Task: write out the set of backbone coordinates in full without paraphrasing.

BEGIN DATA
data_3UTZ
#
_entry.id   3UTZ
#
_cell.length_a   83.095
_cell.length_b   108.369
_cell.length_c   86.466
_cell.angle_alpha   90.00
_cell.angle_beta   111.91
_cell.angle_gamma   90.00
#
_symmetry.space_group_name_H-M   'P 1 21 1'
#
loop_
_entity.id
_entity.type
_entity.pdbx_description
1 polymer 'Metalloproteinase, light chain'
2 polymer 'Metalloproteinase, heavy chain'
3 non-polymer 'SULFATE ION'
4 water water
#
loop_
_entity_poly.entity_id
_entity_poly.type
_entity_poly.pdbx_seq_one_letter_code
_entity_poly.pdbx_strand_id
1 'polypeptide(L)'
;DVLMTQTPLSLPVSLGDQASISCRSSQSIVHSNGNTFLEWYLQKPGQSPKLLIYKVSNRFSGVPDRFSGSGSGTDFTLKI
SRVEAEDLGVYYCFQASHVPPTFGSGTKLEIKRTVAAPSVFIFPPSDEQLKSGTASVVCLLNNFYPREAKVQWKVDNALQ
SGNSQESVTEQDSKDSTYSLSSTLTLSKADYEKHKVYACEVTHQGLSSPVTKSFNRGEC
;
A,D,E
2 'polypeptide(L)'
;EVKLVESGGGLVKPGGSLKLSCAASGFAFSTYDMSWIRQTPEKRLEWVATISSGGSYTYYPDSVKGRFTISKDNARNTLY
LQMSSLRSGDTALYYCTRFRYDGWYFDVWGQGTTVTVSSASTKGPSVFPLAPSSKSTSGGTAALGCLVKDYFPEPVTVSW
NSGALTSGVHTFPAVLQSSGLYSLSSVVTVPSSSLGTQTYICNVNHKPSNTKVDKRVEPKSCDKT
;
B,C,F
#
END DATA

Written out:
data_3UTZ
#
_entry.id   3UTZ
#
_cell.length_a   83.095
_cell.length_b   108.369
_cell.length_c   86.466
_cell.angle_alpha   90.00
_cell.angle_beta   111.91
_cell.angle_gamma   90.00
#
_symmetry.space_group_name_H-M   'P 1 21 1'
#
loop_
_entity.id
_entity.type
_entity.pdbx_description
1 polymer 'Metalloproteinase, light chain'
2 polymer 'Metalloproteinase, heavy chain'
3 non-polymer 'SULFATE ION'
4 water water
#
loop_
_entity_poly.entity_id
_entity_poly.type
_entity_poly.pdbx_seq_one_letter_code
_entity_poly.pdbx_strand_id
1 'polypeptide(L)'
;DVLMTQTPLSLPVSLGDQASISCRSSQSIVHSNGNTFLEWYLQKPGQSPKLLIYKVSNRFSGVPDRFSGSGSGTDFTLKI
SRVEAEDLGVYYCFQASHVPPTFGSGTKLEIKRTVAAPSVFIFPPSDEQLKSGTASVVCLLNNFYPREAKVQWKVDNALQ
SGNSQESVTEQDSKDSTYSLSSTLTLSKADYEKHKVYACEVTHQGLSSPVTKSFNRGEC
;
A,D,E
2 'polypeptide(L)'
;EVKLVESGGGLVKPGGSLKLSCAASGFAFSTYDMSWIRQTPEKRLEWVATISSGGSYTYYPDSVKGRFTISKDNARNTLY
LQMSSLRSGDTALYYCTRFRYDGWYFDVWGQGTTVTVSSASTKGPSVFPLAPSSKSTSGGTAALGCLVKDYFPEPVTVSW
NSGALTSGVHTFPAVLQSSGLYSLSSVVTVPSSSLGTQTYICNVNHKPSNTKVDKRVEPKSCDKT
;
B,C,F
#